The 800th Anniversary of the Magna Carta
Why Is It Important to Americans?
By Millie Aulbur, director of The Missouri Bar Citizenship Education Program
- To introduce students to the historical context of the Magna Carta.
- To explore to how the principles in the Magna Carta are related to the Rule of Law
- To explore how the principles of the Magna Carta can be found in the Declaration of Independence.
- To explore how the principles of the Magna Carta can be found in the United States Constitution.
- To explore how the principles of the Magna Carta can be found in the Bill of Rights and other amendments to the Constitution.
On June 15, 1215, King John of England placed his seal on the Magna Carta at Runnymede, which is a field not too far from London. Although this event took place 561 years prior to the American Declaration of Independence in 1776, 572 years prior to the creation of the United States Constitution and 574 years prior to the creation of the Bill of Rights, all of these Founding Documents were heavily influenced by the principles found in the Magna Carta. To demonstrate its importance to the philosophical foundations of American government, the American Bar Association erected a monument honoring the Magna Carta at Runnymede in June, 1957. The following lesson plan examines the influence of the principles found in the Magna Carta on America’s Founding Documents.
Historical Background of the Magna Carta
The Constitutional Rights Foundation has three excellent free online resources for leaning about the history and general provisions of the Magna Carta. They be found at:
- As a class or as an individual assignment, have the students list the essential principles found in the Magna Carta:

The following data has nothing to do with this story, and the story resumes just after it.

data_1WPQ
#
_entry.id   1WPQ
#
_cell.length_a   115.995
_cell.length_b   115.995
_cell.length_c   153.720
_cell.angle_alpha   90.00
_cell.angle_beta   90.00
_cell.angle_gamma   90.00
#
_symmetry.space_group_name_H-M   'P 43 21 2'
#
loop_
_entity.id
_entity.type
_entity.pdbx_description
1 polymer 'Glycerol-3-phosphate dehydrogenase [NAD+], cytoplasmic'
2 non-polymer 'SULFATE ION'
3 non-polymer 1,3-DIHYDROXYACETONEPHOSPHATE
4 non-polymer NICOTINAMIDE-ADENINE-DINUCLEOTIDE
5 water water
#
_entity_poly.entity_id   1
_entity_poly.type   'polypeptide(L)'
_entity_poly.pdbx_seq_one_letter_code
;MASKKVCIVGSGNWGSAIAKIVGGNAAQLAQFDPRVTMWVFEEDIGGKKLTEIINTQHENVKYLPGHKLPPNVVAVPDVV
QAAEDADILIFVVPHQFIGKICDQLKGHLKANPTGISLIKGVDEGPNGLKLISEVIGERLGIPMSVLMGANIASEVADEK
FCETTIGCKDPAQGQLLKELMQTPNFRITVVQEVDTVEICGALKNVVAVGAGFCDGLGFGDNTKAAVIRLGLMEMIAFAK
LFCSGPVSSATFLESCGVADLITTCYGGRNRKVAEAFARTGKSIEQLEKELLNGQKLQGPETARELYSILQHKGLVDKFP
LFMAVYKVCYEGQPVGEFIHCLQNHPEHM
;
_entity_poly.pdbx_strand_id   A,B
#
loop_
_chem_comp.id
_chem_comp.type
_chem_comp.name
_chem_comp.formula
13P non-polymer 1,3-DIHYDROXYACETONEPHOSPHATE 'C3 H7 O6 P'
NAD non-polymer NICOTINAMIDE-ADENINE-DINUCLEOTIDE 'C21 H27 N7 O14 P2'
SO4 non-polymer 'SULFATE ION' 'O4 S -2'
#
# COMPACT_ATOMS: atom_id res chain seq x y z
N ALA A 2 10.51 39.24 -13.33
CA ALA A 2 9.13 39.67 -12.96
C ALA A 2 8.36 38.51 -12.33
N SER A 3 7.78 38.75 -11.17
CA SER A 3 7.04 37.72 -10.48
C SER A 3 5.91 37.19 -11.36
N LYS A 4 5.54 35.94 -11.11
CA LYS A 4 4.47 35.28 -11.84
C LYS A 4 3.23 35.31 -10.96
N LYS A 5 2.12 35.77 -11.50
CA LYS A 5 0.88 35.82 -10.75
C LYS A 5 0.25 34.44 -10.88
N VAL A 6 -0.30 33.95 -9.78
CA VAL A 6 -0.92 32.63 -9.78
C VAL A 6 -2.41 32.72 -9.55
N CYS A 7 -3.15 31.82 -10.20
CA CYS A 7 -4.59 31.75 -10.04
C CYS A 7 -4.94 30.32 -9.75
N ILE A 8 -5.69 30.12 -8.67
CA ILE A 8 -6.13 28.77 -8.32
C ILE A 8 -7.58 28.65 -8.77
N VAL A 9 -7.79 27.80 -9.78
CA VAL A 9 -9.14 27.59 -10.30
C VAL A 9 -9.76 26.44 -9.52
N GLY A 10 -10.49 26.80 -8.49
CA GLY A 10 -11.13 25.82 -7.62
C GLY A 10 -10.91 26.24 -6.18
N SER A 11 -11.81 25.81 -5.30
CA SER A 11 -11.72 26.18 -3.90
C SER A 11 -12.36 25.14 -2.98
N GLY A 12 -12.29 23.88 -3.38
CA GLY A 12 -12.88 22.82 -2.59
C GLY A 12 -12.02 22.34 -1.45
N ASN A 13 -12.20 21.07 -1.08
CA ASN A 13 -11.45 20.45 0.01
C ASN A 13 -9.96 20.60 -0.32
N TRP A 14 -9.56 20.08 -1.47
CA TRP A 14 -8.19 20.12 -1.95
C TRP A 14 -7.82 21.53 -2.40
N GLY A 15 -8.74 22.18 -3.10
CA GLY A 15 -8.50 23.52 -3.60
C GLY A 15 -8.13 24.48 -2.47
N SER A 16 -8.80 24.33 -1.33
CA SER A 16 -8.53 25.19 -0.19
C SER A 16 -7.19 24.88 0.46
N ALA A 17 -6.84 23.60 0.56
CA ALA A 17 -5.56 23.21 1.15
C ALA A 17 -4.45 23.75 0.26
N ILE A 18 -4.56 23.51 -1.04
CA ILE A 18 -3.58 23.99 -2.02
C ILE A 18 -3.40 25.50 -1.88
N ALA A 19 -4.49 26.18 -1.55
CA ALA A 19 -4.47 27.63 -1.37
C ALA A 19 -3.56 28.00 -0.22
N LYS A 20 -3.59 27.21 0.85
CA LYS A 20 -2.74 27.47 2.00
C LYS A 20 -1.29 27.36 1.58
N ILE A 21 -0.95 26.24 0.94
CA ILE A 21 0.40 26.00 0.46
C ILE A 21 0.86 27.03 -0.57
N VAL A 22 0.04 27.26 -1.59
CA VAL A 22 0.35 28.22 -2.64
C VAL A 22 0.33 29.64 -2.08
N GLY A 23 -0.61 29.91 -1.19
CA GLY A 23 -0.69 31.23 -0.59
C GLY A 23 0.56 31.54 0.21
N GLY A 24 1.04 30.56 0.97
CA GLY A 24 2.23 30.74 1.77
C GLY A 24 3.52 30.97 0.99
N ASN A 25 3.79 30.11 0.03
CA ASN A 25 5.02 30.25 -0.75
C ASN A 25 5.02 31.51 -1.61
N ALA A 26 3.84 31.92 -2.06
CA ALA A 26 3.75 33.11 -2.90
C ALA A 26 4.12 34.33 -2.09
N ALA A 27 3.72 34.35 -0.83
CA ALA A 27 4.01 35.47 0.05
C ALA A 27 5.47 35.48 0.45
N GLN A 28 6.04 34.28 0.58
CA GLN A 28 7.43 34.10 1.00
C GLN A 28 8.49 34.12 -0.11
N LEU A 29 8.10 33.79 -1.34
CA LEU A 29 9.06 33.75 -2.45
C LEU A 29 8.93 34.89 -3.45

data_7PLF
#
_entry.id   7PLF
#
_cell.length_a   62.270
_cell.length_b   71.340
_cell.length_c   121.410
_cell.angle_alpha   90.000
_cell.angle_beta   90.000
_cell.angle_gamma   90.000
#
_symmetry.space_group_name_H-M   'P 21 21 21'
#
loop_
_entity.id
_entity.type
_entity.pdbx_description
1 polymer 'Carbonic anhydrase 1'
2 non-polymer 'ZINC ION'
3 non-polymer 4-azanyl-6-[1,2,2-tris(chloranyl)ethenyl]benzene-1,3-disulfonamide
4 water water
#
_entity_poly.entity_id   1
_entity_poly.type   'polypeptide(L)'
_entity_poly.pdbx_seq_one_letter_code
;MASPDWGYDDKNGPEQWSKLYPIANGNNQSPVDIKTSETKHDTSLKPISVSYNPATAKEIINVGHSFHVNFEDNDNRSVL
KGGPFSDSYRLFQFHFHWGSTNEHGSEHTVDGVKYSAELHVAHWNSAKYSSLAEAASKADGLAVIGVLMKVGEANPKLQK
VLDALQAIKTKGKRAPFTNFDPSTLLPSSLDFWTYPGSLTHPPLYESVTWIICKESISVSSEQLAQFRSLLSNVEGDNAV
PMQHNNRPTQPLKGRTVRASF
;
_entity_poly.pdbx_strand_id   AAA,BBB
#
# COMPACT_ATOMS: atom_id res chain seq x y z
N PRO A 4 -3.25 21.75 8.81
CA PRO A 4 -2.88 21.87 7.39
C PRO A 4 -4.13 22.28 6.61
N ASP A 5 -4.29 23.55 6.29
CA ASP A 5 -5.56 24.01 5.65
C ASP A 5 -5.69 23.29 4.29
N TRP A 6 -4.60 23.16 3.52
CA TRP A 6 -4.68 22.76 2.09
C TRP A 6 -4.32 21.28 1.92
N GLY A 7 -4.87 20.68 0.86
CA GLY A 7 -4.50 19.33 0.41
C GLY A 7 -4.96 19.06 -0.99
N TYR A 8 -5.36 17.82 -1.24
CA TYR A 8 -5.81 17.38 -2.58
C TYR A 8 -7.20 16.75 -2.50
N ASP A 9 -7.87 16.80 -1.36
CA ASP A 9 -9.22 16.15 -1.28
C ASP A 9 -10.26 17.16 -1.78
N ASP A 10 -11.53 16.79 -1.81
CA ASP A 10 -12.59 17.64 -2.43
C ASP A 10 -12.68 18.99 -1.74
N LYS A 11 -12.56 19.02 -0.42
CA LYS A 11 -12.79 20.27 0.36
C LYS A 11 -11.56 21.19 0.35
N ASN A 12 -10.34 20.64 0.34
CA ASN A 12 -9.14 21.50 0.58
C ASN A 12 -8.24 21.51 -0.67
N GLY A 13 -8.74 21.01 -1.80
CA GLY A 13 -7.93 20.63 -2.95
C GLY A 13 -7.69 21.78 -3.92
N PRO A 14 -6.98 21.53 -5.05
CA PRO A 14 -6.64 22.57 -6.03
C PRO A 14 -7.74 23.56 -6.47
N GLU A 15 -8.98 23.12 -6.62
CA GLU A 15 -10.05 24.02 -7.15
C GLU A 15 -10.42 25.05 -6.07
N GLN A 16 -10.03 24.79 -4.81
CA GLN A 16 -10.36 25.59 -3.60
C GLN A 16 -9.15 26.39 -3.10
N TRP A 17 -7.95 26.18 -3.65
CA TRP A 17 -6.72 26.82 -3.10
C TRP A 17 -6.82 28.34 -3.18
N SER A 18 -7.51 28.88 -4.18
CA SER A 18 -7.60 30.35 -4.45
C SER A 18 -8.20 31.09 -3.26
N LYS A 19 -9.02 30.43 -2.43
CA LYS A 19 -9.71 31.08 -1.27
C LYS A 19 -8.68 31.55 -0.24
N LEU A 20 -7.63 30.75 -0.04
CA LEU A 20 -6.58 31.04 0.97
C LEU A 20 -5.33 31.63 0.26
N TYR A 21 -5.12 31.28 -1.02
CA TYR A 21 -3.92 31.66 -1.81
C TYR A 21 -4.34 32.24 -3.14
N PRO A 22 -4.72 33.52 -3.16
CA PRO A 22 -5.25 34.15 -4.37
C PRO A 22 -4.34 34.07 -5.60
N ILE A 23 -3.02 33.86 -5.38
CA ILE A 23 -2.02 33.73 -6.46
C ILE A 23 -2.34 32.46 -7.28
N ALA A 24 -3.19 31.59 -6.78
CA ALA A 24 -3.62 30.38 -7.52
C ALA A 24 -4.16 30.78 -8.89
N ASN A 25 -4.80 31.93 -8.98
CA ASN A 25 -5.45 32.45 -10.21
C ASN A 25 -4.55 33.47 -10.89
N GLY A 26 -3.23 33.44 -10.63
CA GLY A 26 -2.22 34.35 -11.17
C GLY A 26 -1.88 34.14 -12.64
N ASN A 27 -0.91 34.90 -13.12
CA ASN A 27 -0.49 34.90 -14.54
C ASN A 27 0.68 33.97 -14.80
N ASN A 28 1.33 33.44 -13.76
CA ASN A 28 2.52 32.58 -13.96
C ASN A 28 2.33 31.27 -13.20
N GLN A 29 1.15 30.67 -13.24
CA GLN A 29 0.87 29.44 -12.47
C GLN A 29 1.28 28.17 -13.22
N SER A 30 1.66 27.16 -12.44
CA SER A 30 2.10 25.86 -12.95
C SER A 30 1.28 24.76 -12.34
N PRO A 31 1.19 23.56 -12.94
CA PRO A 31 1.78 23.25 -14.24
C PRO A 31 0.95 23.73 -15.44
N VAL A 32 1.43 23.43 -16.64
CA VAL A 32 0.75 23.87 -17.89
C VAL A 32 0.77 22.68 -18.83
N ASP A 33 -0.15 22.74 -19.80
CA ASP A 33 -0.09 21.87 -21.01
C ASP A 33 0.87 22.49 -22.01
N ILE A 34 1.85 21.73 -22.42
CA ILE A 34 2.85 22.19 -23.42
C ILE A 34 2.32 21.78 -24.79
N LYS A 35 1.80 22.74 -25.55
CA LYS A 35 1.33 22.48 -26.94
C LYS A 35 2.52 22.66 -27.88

- Rule of law (must include the idea that no one, not even the king, is above the law). Note: It is important that the students understand what is meant by the rule of law. The Missouri Bar has a lesson plan on the rule of law at https://missourilawyershelp.org/lesson-plans/
- Basic rights such as trial by jury and right to speak out about any harm done by the king without fear of punishment. (Basic due process of law)
- Government by contract or agreement. This was a very revolutionary idea. Up to this point, the king believed he had a divine right from God to rule. The Magna Carta proposed that government was an agreement between those who were ruled and the ruler.
Influence of the Magna Carta on the Writing of the Declaration of Independence
- Review with the students the events leading up to the Continental Congress issuing the Declaration of Independence on July 4, 1776.
- A copy of the Declaration of Independence should be where all students can see it or students should be provided with copies. Ask the students to whom the Declaration is addressed. How is this similar to the Magna Carta?
- How did the colonists see their relationship with the King of England as a contract? How is this similar to the Magna Carta?
- What basic rights are cited in the Declaration of Independence?
Influence of the Magna Carta on the United States Constitution and Subsequent Amendments
- A copy of the United States Constitution should be where all students see it or students should be provided with copies. How does the preamble to the Constitution reflect the principles found in the Magna Carta? (Especially note the words about who the government is formed by.)
- How do three branches of government and a system of checks and balances reflect the principles found in the Magna Carta?
- Explore with the students why the Bill of Rights was added to the Constitution. Which of the first ten amendments reflect the principles found in the Magna Carta? (Arguably, every one of the them do, including the 9th and 10th)
- How does the 14th Amendment reflect the principles found in the Magna Carta? What about the 15th, 19th, 24th and 26th Amendments?
- Have the students research how various presidents have been reminded that they are not above the law. Presidents who have been “checked” by the United States Supreme Court include Abraham Lincoln, Franklin Roosevelt, Harry Truman, Richard Nixon, Bill Clinton and George W. Bush.
- How did the Civil Rights Movement and subsequent enactment of the Civil Rights Act of 1964 and the Voting Rights Act of 1965 reflect the principles found in the Magna Carta?
- Have the students find court cases where the judges or justices have cited the Magna Carta.